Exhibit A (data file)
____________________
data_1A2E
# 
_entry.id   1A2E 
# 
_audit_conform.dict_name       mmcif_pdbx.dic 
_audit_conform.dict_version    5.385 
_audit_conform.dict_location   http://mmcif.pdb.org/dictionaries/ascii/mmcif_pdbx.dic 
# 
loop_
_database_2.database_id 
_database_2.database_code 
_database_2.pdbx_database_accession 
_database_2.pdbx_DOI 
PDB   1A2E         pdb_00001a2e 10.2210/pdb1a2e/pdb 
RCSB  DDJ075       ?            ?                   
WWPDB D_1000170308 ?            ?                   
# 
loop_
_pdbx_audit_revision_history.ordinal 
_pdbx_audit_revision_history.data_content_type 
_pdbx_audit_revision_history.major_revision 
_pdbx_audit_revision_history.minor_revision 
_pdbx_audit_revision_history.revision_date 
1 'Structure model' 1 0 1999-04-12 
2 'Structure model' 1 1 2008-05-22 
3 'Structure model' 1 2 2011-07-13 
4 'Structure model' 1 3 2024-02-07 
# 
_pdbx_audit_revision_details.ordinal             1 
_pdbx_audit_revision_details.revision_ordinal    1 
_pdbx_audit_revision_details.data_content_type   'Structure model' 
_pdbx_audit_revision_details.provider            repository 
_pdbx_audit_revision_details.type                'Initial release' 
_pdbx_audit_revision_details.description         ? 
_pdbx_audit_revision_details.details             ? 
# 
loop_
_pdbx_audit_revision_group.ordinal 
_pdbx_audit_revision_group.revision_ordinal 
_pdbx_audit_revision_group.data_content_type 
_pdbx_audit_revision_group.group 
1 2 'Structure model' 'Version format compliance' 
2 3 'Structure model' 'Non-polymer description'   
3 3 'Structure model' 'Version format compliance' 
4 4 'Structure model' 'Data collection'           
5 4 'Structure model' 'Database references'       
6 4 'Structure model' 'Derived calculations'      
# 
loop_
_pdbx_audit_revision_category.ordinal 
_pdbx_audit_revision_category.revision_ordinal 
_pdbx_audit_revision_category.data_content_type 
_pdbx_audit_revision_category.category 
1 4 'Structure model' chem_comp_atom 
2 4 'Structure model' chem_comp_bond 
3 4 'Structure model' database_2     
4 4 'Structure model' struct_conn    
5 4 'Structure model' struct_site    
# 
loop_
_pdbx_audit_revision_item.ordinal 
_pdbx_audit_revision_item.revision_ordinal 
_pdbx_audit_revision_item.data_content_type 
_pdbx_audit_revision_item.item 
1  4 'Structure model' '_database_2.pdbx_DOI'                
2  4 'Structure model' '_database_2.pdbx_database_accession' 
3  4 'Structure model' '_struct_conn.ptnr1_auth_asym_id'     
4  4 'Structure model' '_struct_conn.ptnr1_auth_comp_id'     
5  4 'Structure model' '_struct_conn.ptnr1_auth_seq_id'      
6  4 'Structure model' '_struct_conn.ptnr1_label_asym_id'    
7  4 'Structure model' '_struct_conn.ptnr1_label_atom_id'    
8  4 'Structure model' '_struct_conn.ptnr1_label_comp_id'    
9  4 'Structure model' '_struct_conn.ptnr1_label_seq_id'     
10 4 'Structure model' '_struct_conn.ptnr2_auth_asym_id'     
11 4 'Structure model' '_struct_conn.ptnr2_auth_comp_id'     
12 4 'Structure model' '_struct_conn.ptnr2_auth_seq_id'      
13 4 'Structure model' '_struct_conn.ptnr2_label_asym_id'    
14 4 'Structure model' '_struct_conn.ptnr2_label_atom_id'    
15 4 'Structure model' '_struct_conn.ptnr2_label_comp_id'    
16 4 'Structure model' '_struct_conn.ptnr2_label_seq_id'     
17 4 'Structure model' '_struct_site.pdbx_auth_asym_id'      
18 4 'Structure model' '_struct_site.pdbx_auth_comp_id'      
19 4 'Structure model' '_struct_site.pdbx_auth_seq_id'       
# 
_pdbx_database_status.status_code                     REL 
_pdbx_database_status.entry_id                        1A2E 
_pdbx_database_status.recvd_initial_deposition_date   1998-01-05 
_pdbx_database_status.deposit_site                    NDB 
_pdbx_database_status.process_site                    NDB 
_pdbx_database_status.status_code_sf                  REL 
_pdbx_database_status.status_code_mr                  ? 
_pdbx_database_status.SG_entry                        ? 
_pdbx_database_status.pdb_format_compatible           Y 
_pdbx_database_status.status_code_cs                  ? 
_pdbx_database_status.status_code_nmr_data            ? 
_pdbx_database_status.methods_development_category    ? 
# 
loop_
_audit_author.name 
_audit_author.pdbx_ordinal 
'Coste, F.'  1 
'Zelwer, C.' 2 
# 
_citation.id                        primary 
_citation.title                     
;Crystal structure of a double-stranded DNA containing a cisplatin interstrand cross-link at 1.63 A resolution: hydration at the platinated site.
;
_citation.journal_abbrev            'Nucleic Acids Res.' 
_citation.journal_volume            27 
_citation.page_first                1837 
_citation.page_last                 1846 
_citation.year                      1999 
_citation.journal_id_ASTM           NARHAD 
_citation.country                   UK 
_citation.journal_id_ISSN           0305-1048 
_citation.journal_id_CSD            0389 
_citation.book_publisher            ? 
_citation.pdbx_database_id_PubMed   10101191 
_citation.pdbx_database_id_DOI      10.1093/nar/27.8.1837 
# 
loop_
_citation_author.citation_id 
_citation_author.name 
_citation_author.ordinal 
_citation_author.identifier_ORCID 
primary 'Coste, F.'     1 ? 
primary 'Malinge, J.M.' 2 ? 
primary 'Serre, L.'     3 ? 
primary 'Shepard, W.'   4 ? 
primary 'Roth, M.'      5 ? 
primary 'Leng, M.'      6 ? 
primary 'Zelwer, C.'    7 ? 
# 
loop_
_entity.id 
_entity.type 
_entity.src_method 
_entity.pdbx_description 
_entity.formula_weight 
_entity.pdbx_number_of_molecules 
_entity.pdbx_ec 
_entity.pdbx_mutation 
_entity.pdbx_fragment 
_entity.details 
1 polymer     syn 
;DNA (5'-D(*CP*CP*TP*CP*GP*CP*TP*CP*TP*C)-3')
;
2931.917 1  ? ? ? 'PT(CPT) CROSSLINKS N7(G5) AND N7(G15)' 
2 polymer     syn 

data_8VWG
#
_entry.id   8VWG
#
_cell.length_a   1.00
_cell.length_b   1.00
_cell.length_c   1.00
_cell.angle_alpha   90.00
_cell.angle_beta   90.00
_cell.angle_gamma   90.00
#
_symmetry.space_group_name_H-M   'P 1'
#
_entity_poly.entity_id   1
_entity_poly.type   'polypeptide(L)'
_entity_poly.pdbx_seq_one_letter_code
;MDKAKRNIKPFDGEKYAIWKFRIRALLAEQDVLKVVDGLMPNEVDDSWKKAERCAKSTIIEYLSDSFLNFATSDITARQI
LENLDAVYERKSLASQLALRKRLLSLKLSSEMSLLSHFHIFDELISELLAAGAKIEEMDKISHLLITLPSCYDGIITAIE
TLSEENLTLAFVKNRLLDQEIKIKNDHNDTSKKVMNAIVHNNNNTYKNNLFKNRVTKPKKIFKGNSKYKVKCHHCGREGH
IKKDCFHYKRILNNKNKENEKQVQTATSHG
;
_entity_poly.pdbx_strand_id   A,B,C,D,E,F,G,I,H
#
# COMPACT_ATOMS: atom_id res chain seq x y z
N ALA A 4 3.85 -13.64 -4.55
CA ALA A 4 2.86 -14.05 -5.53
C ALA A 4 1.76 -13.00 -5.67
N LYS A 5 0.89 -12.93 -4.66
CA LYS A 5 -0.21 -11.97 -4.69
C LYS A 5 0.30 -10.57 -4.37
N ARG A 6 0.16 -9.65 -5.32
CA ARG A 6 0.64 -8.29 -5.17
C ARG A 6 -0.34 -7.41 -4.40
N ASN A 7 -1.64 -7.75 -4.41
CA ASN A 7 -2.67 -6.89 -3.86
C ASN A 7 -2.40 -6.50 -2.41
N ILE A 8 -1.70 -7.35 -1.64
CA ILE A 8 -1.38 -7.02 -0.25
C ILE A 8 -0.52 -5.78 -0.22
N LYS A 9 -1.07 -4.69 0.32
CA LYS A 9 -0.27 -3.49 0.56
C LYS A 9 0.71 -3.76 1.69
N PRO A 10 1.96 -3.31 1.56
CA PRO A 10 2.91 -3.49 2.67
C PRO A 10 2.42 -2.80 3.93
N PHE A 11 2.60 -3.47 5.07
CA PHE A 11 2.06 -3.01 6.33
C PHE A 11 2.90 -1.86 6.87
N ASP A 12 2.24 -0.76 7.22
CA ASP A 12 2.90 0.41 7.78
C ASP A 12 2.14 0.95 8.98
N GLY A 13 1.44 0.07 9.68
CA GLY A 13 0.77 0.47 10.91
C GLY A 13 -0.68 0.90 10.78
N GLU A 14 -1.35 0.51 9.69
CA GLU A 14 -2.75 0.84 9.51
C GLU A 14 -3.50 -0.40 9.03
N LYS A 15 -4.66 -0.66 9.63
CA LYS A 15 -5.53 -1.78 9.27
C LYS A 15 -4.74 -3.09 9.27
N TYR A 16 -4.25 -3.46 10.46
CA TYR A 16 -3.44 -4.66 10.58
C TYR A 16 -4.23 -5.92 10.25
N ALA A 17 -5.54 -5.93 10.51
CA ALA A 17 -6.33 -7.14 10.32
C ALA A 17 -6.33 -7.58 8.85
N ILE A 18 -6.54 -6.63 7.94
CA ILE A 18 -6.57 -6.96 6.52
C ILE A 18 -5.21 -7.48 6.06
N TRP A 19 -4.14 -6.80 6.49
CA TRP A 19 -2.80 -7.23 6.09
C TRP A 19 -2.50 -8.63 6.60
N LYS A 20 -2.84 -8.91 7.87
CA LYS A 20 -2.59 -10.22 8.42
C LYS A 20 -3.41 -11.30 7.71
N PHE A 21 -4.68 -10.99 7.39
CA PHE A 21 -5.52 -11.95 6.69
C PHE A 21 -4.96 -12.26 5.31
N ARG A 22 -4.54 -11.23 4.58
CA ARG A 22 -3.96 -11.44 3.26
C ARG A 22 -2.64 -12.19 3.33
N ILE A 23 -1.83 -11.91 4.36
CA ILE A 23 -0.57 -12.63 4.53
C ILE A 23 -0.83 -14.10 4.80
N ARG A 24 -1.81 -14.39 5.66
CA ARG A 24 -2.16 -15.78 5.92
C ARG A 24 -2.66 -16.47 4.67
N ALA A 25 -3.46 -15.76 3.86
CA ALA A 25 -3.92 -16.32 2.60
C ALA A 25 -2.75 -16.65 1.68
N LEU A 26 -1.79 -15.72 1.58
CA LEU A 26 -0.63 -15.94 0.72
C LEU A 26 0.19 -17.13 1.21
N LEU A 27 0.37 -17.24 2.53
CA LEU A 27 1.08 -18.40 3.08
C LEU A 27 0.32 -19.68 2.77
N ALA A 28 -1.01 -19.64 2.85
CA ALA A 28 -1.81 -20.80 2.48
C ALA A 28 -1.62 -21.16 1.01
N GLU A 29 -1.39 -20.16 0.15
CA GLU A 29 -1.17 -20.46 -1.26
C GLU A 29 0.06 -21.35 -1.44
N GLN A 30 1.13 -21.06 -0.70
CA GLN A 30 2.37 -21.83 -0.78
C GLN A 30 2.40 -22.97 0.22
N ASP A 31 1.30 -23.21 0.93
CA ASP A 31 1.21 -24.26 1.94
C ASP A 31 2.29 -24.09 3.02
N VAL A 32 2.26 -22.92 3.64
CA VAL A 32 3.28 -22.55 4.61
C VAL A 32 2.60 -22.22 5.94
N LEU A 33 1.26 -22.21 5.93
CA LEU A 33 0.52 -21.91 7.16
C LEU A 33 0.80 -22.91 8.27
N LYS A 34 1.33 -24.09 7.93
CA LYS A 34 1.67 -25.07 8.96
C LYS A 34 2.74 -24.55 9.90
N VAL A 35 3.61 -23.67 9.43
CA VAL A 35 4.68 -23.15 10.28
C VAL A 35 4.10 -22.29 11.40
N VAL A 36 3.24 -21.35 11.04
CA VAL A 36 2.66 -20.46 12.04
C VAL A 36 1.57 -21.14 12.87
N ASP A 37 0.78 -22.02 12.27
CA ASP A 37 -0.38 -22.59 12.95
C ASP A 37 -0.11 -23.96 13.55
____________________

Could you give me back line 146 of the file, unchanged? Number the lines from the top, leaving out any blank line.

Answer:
;DNA (5'-D(*CP*CP*TP*CP*GP*CP*TP*CP*TP*C)-3')